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Link to an image of this page  Link to an image of this page  [A4v]

NON VULGANDA CON
SILIA.

Keep counsels secret.

Link to an image of this page  Link to an image of this page  [A5r]

Limine quod caeco obscura & caligine monstrum[1],
Gnosiacis clausit Daedalus in latebris.
Depictum Romana phalanx in praelia gestat,
Semiviroque nitent signa superba[2] bove,
Nosque monent debere ducum secreta[3] latere,
Consilia auctori cognita techna[4] nocet.

The monster that Daedalus imprisoned in its Cretan lair, with hidden entrance and obscuring darkness, the Roman phalanx carries painted into battle; the proud standards flash with the half-man bull. These remind us that the secret plans of leaders must stay hid. A ruse once known brings harm to its author.

Notes:

1.  ‘The monster that Daedalus imprisoned’, i.e. the Minotaur, the half-man, half-bull monster kept in the famous Labyrinth at Knossos, which Daedalus, the Athenian master-craftsman, constructed for King Minos.

2.  According to Pliny, Natural History 10.5.16, before the second consulship of Marius (104 BC) Roman standards bore variously eagles, wolves, minotaurs, horses and boars. Marius made the eagle universal.

3.  Cf. Festus, De verborum significatu (135 Lindsay): the Minotaur appears among the military standards, because the plans of leaders should be no less concealed than was the Minotaur’s lair, the Labyrinth.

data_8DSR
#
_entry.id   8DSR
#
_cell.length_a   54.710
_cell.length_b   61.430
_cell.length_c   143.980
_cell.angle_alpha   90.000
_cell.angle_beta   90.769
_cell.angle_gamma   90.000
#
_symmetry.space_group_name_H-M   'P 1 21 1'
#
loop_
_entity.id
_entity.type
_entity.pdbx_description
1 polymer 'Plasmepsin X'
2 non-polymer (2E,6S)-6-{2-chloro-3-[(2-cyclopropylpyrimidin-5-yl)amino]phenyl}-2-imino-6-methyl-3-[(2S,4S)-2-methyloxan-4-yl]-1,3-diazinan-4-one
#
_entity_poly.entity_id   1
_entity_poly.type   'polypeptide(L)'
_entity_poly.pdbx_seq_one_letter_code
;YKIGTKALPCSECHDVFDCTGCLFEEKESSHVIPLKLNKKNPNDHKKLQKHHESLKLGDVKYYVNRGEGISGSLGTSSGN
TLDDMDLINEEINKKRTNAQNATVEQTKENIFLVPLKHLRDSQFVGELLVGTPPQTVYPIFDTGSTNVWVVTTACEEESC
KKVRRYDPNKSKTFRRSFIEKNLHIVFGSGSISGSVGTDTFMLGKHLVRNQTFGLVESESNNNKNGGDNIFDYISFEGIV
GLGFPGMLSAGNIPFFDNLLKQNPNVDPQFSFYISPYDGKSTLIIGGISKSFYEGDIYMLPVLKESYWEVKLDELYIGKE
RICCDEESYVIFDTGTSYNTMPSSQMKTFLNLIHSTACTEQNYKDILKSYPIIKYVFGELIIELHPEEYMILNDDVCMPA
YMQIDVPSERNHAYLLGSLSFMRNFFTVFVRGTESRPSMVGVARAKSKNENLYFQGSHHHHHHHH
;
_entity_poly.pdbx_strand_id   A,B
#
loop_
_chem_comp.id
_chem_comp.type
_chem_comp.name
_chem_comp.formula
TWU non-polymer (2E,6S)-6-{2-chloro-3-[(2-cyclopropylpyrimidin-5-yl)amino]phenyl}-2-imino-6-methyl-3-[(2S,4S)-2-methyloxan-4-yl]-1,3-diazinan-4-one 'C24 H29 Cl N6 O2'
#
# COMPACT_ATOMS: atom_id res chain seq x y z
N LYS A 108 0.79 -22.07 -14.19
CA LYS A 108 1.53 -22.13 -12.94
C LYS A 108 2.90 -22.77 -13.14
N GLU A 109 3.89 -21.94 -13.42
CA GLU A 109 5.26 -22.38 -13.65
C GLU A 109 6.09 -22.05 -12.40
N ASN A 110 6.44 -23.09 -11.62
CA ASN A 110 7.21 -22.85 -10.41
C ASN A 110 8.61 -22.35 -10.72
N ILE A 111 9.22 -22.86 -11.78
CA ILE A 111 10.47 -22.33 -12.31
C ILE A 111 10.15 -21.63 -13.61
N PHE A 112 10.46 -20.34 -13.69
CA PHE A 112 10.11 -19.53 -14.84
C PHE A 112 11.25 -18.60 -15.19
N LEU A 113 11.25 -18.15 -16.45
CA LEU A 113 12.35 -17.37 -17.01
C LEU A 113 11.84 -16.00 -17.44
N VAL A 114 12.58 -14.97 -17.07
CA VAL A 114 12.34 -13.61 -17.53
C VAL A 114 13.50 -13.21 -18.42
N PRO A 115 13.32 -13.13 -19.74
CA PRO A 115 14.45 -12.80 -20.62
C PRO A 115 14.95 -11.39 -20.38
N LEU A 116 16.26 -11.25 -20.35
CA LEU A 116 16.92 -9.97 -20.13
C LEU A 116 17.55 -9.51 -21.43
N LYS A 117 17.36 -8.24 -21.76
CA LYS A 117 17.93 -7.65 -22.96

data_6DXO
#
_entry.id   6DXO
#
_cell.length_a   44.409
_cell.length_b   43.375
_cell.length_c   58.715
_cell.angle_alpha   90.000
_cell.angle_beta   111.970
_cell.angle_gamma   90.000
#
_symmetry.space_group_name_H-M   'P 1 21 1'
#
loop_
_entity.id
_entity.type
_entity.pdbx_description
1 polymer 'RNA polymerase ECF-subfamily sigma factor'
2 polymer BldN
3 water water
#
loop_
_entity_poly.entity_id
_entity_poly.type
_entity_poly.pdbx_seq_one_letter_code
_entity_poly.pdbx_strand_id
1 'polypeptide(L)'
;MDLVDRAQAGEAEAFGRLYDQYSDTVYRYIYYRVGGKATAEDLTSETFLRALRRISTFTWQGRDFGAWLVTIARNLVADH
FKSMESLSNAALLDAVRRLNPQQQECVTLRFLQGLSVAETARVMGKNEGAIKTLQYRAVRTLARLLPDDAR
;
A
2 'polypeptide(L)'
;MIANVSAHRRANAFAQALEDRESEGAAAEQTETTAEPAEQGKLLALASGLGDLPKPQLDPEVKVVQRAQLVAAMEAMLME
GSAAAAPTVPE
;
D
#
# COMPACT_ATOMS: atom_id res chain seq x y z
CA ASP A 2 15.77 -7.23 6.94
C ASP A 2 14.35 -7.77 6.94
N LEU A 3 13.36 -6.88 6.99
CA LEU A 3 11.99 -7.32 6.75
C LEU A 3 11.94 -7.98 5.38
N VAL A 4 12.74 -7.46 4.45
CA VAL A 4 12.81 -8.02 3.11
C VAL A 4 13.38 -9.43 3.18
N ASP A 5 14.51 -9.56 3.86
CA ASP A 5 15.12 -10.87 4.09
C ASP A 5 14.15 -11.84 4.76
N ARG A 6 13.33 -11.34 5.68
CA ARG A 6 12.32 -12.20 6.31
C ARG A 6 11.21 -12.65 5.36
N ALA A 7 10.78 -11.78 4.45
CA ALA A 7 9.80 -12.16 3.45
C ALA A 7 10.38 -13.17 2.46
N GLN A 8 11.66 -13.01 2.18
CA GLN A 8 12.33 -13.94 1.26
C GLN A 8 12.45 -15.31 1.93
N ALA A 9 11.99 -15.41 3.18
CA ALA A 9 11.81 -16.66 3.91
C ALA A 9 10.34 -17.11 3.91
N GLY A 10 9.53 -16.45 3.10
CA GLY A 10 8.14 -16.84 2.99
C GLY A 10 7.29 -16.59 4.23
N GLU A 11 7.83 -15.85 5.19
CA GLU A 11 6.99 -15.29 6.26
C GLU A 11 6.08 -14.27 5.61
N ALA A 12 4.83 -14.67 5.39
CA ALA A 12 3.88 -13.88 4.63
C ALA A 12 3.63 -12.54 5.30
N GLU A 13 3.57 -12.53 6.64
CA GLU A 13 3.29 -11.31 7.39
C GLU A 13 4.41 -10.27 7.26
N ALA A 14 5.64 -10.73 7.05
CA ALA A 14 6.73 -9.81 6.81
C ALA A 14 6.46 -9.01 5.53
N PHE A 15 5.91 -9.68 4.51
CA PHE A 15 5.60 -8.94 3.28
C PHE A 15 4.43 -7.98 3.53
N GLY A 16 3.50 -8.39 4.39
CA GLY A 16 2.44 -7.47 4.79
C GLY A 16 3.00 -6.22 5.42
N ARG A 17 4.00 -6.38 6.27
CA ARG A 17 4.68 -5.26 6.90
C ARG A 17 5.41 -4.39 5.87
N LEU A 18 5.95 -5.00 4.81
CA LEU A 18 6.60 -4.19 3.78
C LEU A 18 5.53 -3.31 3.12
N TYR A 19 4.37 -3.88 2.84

4.  Corrected from the Errata


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IN STUDIOSUM CAPTUM A-
more.

A scholar in the toils of love

Emblema 107.

Immersus studiis, dicundo, & iure peritus,
Et maximus libellio,
Helianiran[1] amat, quantum nec Thracius unquam
Princeps sororis pellicem.[2]
Pallada cur alio Superasti iudice Cypri?
Num sat sub Ida est vincere?[3]

This man immersed in learning, this expert in expounding the law, this great bookman, loves Helianira more passionately than the Thracian king ever desired the woman whom he took in her sister’s place. - Cyprian goddess, why have you defeated Pallas again with another man as judge? Isn’t it enough to have conquered on the slopes of Ida?

Notes:

1.  Textual variant, Heliodora in 1536. ; cf. a poem written to her by Philodemus in Anthologia graeca 5.155.

2.  ‘the Thracian king’, a reference to the story of Tereus who lusted after his wife’s sister. See [A15a070].

3.  sub Ida, ‘on the slopes of Ida’, a reference to the ‘judgement of Paris’, when Paris, a shepherd on Mount Ida in Asia Minor, was chosen to arbitrate in a contest of beauty and awarded the ‘apple of beauty’ or ‘discord’ to Venus (the Cyprian goddess), who thus defeated the other two contenders, Hera (the queen of the gods) and Pallas Athene (goddess of learning).


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